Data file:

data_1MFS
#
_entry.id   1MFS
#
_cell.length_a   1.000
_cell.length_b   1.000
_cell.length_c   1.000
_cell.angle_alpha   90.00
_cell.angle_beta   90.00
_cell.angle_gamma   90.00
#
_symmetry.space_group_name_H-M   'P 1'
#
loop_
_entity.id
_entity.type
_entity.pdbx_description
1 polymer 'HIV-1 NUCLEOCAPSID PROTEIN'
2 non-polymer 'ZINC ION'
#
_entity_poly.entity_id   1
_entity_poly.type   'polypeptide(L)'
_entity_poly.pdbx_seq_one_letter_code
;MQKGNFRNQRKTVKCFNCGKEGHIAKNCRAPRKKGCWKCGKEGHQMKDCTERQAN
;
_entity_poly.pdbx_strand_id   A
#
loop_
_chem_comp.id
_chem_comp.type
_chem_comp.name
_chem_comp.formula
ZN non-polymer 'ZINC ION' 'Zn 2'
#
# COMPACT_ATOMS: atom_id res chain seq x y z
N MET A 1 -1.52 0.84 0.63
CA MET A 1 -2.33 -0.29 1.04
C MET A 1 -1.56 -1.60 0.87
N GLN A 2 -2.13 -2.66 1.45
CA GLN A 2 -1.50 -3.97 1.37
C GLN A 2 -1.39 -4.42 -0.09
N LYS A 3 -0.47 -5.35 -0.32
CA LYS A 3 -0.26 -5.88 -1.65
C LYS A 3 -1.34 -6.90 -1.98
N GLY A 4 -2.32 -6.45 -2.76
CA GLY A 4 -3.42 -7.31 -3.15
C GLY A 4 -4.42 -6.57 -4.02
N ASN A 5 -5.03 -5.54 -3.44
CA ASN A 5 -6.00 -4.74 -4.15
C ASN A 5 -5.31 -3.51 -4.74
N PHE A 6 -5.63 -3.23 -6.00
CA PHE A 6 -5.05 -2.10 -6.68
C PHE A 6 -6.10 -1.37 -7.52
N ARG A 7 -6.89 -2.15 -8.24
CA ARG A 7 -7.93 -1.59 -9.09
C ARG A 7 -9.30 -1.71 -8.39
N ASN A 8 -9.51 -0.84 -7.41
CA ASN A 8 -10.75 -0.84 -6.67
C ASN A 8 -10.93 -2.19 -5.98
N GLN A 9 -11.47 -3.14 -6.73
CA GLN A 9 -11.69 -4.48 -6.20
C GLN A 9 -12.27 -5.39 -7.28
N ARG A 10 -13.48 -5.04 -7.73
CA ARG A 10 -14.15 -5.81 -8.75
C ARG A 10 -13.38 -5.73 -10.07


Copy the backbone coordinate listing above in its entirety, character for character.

data_1MFS
#
_entry.id   1MFS
#
_cell.length_a   1.000
_cell.length_b   1.000
_cell.length_c   1.000
_cell.angle_alpha   90.00
_cell.angle_beta   90.00
_cell.angle_gamma   90.00
#
_symmetry.space_group_name_H-M   'P 1'
#
loop_
_entity.id
_entity.type
_entity.pdbx_description
1 polymer 'HIV-1 NUCLEOCAPSID PROTEIN'
2 non-polymer 'ZINC ION'
#
_entity_poly.entity_id   1
_entity_poly.type   'polypeptide(L)'
_entity_poly.pdbx_seq_one_letter_code
;MQKGNFRNQRKTVKCFNCGKEGHIAKNCRAPRKKGCWKCGKEGHQMKDCTERQAN
;
_entity_poly.pdbx_strand_id   A
#
loop_
_chem_comp.id
_chem_comp.type
_chem_comp.name
_chem_comp.formula
ZN non-polymer 'ZINC ION' 'Zn 2'
#
# COMPACT_ATOMS: atom_id res chain seq x y z
N MET A 1 -1.52 0.84 0.63
CA MET A 1 -2.33 -0.29 1.04
C MET A 1 -1.56 -1.60 0.87
N GLN A 2 -2.13 -2.66 1.45
CA GLN A 2 -1.50 -3.97 1.37
C GLN A 2 -1.39 -4.42 -0.09
N LYS A 3 -0.47 -5.35 -0.32
CA LYS A 3 -0.26 -5.88 -1.65
C LYS A 3 -1.34 -6.90 -1.98
N GLY A 4 -2.32 -6.45 -2.76
CA GLY A 4 -3.42 -7.31 -3.15
C GLY A 4 -4.42 -6.57 -4.02
N ASN A 5 -5.03 -5.54 -3.44
CA ASN A 5 -6.00 -4.74 -4.15
C ASN A 5 -5.31 -3.51 -4.74
N PHE A 6 -5.63 -3.23 -6.00
CA PHE A 6 -5.05 -2.10 -6.68
C PHE A 6 -6.10 -1.37 -7.52
N ARG A 7 -6.89 -2.15 -8.24
CA ARG A 7 -7.93 -1.59 -9.09
C ARG A 7 -9.30 -1.71 -8.39
N ASN A 8 -9.51 -0.84 -7.41
CA ASN A 8 -10.75 -0.84 -6.67
C ASN A 8 -10.93 -2.19 -5.98
N GLN A 9 -11.47 -3.14 -6.73
CA GLN A 9 -11.69 -4.48 -6.20
C GLN A 9 -12.27 -5.39 -7.28
N ARG A 10 -13.48 -5.04 -7.73
CA ARG A 10 -14.15 -5.81 -8.75
C ARG A 10 -13.38 -5.73 -10.07